An organisation’s approach to strategy will always depend on the circumstances.
Who are the organisation’s competitors? There will be existing competitors, and outsiders who might threaten to compete in future.
And who are the organisation’s customers? There will be existing customers, and larger groups that the organisation wants to target.
By understanding the external environment, an organisation will then be able to develop a strategy to achieve continued success by taking advantage of opportunities and avoiding threats.
But while understanding the business situation will obviously be very important for ongoing success, an organisation’s ability to compete will ultimately be determined by the resources and capabilities that the organisation has available to it.
In order to find out what these resources and capabilities might be, an organisation will want to carry out a systematic review; a process that might be referred to as a ‘resource audit’.
The thing about auditing is that it tends to be quite a formal process, and you want to make sure that you don’t miss anything. And so, it will be a good idea to use a checklist.
While by no means perfect, the 9 M’s Resource Audit Checklist might prove useful for the task.
The checklist categorises an organisation’s resources into nine categories; each of which, as you might of guessed, starts with the letter ‘M’:
- Materials: Who are the organisation’s suppliers? Does the organisation have good working relationships with them? Are they reliable and responsive? Do they provide quality inputs? How much do they cost? Do they have spare capacity? Where are they located?
- Machinery: What kind of plant, equipment and other tangible assets are used by the organisation to turn raw materials into finished products? What is the age, condition and utilisation rate of these asset? Are they technologically up to date? What is the likely replacement cost? What is the quality of finished products?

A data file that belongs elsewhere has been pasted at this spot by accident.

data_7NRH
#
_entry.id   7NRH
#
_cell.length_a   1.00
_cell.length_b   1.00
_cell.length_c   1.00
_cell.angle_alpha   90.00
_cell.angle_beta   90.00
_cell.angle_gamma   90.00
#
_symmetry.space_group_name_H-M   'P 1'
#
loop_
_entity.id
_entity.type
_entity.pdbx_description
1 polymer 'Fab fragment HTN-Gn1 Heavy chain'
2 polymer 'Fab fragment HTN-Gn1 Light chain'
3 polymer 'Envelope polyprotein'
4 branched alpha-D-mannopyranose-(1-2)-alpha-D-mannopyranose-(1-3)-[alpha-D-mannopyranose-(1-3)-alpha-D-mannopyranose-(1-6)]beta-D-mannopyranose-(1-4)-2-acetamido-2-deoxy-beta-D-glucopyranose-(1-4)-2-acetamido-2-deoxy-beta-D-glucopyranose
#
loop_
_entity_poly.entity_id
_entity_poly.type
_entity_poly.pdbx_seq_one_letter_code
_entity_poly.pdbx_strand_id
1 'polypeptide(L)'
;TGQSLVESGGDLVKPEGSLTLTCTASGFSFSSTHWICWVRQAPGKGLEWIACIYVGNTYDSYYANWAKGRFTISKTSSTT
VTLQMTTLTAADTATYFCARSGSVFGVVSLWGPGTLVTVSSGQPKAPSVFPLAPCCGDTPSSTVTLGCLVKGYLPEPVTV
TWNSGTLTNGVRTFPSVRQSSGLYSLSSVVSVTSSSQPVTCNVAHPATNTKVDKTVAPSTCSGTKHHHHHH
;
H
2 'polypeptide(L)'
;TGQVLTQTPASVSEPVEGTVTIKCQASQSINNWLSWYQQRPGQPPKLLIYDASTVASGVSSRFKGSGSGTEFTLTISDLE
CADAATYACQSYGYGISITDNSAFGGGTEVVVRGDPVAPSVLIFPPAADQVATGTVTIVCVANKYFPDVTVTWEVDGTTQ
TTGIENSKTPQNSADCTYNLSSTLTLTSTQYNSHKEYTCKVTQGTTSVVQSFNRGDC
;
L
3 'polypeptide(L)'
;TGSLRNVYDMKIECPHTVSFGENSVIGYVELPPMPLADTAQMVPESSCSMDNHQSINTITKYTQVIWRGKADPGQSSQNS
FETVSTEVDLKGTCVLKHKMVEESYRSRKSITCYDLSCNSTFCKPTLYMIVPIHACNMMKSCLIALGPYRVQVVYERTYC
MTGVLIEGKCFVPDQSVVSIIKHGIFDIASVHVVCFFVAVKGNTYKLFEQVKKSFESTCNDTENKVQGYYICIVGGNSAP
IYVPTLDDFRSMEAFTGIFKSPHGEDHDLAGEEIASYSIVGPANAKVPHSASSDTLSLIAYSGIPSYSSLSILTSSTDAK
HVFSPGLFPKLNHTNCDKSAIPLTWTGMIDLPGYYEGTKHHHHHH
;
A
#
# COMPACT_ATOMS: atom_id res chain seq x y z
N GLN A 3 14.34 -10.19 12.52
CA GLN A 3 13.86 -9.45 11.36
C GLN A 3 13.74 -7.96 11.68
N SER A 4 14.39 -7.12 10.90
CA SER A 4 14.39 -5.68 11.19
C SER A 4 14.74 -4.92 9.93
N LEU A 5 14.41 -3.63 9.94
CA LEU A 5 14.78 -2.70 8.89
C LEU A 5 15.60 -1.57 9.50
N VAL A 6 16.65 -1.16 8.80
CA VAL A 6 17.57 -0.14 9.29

- Make-up: What is the culture and structure of the organisation? What intangible assets does the organisation possess, e.g. patents, trade marks, brands, and good will?
- Management: What are the skills, experience level and vision of senior management? What is the management structure and prospects for career progression? Are management loyal to the organisation, and are there programs in place to align management incentives with the long-term interests of the organisation?
- Management information: Does management have the ability to generate and share relevant and timely information within the organisation? Does management have the ability to easily collect and analyse information from within the organisation to support strategic decision making?
- Markets: What customer segments and regions does the organisation serve? What products are sold in each market? What is the market position of the organisation? What is the position and life cycle of its products?
- Men and women: How many staff does the organisation employ? How does the organisation attract, select and recruit new candidates? What skills do they have, and what training programs are in place to support their development? How are staff compensated, and what are wage costs as a proportion of total costs? What is the level of staff morale and labour turnover?
- Methods: How are activities carried out? Are they capital intensive or labour intensive? Which activities are performed in-house, and which activities are outsourced? How does the organisation handle its supply chain process, e.g. push method, pull method?
- Money: What is the organisation’s cash position? What is the credit period? What is the turnover period? What kind of short-term and long-term financing does the organisation have access to? What is the organisation’s debt-to-asset ratio? What are its investment plans, and how will they be funded?